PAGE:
Tuesday, May 6, 2008

Early spring camping at Buckhorn State Park

At some point during a humdrum day of work about two weeks ago, my fella and I got to talking about camping. During the last year or so, we'd begun taking our first excursions to state parks for mountain biking and hiking, and had decided that we wanted to check out the various campsites offered there, too. So as we discussed the good turn the weather was finally taking, I looked at my calendar, saw that an upcoming weekend was free, and suggested we break in ourselves and the season with a camping trip.

My fella agreed, and, flipping through a very handy guidebook for tent camping in Wisconsin, fell upon the backpacking sites up at Buckhorn State Park. We made our reservations, gathered our gear, shopped for food, and then loaded up the van this past Friday evening to head north for the park.

We reserved site #7, recommended as a great place for "solitude lovers", which is one of several backpack sites where you park and then hike a good mile or so in to your spot. Buckhorn is a great place for a sort of beginners backpack camping experience, with large hand carts provided so that campers can haul in a bit more gear than just what could be carried on your back. We rolled into the park just after dark and the ranger station was already closed, but they'd left our reservation instructions taped to the window.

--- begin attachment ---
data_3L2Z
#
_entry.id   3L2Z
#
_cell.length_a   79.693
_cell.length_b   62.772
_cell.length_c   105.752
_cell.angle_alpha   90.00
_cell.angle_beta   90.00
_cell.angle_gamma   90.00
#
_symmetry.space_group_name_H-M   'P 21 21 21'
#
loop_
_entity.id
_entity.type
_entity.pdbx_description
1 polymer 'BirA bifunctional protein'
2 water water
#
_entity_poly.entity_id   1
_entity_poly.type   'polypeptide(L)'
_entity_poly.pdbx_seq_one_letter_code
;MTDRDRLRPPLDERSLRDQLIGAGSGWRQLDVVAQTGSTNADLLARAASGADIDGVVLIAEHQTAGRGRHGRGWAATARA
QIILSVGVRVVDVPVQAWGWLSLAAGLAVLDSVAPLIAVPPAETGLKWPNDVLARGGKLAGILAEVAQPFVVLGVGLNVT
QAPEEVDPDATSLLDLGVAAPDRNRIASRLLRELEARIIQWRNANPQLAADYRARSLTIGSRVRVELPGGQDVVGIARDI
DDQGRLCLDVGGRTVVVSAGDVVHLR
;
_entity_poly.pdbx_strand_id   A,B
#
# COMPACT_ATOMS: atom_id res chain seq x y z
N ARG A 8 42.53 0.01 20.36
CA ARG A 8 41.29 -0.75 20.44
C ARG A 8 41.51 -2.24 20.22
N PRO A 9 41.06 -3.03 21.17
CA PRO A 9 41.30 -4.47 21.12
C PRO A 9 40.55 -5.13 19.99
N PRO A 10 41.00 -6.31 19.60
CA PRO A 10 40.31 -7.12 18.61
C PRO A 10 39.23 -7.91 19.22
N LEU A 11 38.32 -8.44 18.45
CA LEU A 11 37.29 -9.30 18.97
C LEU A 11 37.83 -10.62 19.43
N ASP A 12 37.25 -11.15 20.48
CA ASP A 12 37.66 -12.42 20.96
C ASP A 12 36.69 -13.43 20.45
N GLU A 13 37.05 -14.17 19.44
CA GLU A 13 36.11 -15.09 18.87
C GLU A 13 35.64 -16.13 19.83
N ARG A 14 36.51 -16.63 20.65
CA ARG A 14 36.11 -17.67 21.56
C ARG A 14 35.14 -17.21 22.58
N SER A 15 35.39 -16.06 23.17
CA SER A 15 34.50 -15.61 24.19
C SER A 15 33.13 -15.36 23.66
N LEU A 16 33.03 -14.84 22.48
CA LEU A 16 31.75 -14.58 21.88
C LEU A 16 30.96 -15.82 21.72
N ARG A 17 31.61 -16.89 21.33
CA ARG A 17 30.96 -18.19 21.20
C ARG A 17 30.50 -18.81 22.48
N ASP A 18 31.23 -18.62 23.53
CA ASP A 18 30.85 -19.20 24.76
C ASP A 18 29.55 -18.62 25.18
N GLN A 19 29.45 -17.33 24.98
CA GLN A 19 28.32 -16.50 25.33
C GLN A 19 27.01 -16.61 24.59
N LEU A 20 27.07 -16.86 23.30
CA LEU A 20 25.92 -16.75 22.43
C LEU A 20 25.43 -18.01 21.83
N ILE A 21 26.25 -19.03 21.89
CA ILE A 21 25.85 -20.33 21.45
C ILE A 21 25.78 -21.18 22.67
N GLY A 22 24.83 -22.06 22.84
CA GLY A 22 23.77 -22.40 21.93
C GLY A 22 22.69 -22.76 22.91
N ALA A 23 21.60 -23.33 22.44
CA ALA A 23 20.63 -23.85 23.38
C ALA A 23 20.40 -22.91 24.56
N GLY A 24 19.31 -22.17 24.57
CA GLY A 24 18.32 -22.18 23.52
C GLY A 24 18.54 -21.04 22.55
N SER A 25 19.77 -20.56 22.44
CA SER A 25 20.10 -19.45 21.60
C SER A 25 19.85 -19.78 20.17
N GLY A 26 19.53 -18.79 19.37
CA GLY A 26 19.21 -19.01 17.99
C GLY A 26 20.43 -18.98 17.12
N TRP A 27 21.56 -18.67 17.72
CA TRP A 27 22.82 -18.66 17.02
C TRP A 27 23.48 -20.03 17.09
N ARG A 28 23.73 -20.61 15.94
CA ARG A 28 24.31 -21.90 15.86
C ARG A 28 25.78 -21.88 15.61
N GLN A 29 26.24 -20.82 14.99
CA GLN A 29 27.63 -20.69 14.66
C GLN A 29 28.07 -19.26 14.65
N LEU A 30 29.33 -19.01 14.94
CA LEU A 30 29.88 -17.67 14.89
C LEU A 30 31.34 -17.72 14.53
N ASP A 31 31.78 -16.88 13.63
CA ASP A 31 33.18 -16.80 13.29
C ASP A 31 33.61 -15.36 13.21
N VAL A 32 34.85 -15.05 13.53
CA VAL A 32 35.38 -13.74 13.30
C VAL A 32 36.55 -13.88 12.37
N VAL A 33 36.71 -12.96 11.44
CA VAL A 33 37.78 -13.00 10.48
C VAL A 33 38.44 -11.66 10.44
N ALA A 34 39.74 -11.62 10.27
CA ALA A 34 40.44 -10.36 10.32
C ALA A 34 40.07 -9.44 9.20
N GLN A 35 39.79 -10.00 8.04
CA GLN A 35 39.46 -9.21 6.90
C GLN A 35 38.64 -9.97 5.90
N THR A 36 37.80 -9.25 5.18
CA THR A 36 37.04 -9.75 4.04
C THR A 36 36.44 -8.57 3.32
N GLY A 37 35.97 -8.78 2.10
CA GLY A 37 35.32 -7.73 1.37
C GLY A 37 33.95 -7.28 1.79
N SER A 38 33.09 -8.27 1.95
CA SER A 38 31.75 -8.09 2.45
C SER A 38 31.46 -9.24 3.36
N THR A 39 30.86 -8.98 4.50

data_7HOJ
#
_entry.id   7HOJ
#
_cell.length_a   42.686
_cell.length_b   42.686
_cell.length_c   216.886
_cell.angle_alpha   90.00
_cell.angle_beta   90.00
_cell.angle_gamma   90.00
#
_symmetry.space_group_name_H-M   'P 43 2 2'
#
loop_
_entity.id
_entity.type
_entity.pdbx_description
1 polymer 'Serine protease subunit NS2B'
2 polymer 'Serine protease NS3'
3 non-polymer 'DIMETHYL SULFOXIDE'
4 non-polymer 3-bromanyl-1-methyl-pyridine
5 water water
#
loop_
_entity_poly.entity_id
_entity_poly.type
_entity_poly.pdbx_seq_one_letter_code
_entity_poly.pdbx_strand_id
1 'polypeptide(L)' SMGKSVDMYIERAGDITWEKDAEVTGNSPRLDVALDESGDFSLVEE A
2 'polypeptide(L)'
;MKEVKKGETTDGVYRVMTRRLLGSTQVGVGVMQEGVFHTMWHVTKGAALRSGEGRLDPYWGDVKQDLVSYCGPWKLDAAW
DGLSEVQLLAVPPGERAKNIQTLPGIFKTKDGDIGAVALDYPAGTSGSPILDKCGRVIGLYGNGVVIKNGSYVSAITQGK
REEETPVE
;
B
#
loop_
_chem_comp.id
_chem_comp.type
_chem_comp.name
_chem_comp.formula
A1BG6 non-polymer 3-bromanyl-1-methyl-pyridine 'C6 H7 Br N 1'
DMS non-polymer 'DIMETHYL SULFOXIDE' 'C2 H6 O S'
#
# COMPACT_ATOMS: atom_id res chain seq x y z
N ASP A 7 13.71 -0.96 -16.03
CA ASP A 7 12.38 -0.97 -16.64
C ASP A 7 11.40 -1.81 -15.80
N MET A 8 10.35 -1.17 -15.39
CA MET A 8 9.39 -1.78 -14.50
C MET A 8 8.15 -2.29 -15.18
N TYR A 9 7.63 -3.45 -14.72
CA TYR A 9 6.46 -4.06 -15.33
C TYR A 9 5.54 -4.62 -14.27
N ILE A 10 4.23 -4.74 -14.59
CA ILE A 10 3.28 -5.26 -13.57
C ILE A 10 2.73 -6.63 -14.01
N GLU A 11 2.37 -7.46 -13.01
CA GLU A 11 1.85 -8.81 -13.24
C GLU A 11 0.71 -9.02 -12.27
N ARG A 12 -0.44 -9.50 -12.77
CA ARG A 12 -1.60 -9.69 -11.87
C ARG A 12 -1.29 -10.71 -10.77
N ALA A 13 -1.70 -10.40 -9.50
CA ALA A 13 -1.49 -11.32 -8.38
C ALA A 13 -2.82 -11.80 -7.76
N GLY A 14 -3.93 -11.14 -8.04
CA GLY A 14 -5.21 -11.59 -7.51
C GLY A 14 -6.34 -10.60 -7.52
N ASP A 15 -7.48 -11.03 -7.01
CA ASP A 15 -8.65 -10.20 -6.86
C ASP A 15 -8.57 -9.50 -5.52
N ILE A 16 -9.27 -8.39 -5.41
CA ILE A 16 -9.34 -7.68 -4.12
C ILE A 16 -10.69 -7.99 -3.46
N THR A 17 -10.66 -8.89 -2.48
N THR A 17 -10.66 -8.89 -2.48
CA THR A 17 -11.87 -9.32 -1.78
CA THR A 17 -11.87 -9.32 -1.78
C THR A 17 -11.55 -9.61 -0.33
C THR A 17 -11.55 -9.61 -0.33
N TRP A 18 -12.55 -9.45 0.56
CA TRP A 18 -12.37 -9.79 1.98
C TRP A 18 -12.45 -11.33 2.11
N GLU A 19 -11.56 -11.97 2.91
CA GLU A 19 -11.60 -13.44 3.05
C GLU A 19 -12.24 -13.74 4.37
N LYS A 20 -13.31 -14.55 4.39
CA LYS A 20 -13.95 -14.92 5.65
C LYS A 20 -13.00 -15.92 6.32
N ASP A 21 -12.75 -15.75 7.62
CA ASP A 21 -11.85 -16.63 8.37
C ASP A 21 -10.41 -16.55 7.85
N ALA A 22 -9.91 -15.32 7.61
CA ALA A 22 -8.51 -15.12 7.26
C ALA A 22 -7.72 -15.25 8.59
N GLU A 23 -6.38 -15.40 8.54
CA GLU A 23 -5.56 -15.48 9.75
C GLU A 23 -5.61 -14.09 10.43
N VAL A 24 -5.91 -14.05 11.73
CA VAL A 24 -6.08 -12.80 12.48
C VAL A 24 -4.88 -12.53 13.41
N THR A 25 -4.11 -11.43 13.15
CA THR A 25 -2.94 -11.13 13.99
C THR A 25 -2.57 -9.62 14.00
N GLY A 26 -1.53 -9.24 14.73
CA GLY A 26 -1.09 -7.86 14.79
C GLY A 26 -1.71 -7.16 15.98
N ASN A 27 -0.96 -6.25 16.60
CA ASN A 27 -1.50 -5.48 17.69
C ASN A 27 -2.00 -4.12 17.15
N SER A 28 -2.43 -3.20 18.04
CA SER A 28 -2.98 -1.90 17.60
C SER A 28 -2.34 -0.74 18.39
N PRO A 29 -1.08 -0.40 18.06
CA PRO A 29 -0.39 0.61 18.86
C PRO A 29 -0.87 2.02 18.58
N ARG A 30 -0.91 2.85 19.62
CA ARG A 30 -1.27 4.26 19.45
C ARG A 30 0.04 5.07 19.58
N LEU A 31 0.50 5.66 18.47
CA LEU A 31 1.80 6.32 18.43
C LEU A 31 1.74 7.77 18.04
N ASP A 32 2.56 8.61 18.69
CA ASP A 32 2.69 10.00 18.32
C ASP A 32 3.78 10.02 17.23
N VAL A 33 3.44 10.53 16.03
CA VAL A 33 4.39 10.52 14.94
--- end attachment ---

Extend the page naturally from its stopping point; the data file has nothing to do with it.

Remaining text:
Anxious to get to the site and pitch our tent (there were some ominous looking clouds blowing in overhead), we went to get our hand cart, only to face a moment of deep dread when we discovered that it was locked up. After some consternation and searching, we discovered the combination to our cart written inside the reservation envelope and were on our way. The hike in through the woods seemed longer that first night, probably due to anxiousness and lack of light. Still, after a brief interlude where a tarp was lost to the trees, we made it in and managed to pitch our tent despite high winds. Even in the dark, I could see that our site was right on the shore of Castle Rock Lake, with a two-to-three foot drop down to the water.